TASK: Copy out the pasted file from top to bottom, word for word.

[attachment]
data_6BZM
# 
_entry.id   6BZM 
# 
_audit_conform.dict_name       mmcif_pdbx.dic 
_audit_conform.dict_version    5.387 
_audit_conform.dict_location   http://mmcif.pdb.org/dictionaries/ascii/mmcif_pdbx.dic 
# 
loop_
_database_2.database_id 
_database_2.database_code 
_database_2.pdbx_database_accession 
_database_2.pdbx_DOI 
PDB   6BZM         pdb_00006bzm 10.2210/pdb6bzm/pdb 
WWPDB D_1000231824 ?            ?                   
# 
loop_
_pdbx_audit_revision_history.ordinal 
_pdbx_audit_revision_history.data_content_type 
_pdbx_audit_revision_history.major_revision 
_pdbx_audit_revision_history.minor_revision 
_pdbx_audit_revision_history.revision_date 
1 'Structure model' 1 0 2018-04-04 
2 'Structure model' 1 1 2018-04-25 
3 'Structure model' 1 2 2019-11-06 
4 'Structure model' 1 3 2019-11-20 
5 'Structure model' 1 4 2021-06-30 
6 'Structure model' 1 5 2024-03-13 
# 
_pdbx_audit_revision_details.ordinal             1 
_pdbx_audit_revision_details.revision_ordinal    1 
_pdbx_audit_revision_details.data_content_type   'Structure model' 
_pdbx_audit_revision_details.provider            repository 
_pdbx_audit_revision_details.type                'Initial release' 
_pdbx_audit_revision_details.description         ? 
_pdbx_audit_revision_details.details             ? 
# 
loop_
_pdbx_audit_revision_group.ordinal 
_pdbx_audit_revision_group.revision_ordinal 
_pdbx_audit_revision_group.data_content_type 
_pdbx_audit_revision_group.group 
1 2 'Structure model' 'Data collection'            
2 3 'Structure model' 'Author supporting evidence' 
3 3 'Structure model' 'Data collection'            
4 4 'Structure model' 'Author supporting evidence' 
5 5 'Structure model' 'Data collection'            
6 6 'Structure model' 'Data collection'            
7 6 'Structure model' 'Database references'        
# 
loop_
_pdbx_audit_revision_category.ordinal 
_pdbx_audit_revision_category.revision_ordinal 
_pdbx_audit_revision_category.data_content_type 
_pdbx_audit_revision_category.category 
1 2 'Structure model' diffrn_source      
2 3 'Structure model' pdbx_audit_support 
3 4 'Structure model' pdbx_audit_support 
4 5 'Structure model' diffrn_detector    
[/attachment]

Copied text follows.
data_6BZM
# 
_entry.id   6BZM 
# 
_audit_conform.dict_name       mmcif_pdbx.dic 
_audit_conform.dict_version    5.387 
_audit_conform.dict_location   http://mmcif.pdb.org/dictionaries/ascii/mmcif_pdbx.dic 
# 
loop_
_database_2.database_id 
_database_2.database_code 
_database_2.pdbx_database_accession 
_database_2.pdbx_DOI 
PDB   6BZM         pdb_00006bzm 10.2210/pdb6bzm/pdb 
WWPDB D_1000231824 ?            ?                   
# 
loop_
_pdbx_audit_revision_history.ordinal 
_pdbx_audit_revision_history.data_content_type 
_pdbx_audit_revision_history.major_revision 
_pdbx_audit_revision_history.minor_revision 
_pdbx_audit_revision_history.revision_date 
1 'Structure model' 1 0 2018-04-04 
2 'Structure model' 1 1 2018-04-25 
3 'Structure model' 1 2 2019-11-06 
4 'Structure model' 1 3 2019-11-20 
5 'Structure model' 1 4 2021-06-30 
6 'Structure model' 1 5 2024-03-13 
# 
_pdbx_audit_revision_details.ordinal             1 
_pdbx_audit_revision_details.revision_ordinal    1 
_pdbx_audit_revision_details.data_content_type   'Structure model' 
_pdbx_audit_revision_details.provider            repository 
_pdbx_audit_revision_details.type                'Initial release' 
_pdbx_audit_revision_details.description         ? 
_pdbx_audit_revision_details.details             ? 
# 
loop_
_pdbx_audit_revision_group.ordinal 
_pdbx_audit_revision_group.revision_ordinal 
_pdbx_audit_revision_group.data_content_type 
_pdbx_audit_revision_group.group 
1 2 'Structure model' 'Data collection'            
2 3 'Structure model' 'Author supporting evidence' 
3 3 'Structure model' 'Data collection'            
4 4 'Structure model' 'Author supporting evidence' 
5 5 'Structure model' 'Data collection'            
6 6 'Structure model' 'Data collection'            
7 6 'Structure model' 'Database references'        
# 
loop_
_pdbx_audit_revision_category.ordinal 
_pdbx_audit_revision_category.revision_ordinal 
_pdbx_audit_revision_category.data_content_type 
_pdbx_audit_revision_category.category 
1 2 'Structure model' diffrn_source      
2 3 'Structure model' pdbx_audit_support 
3 4 'Structure model' pdbx_audit_support 
4 5 'Structure model' diffrn_detector    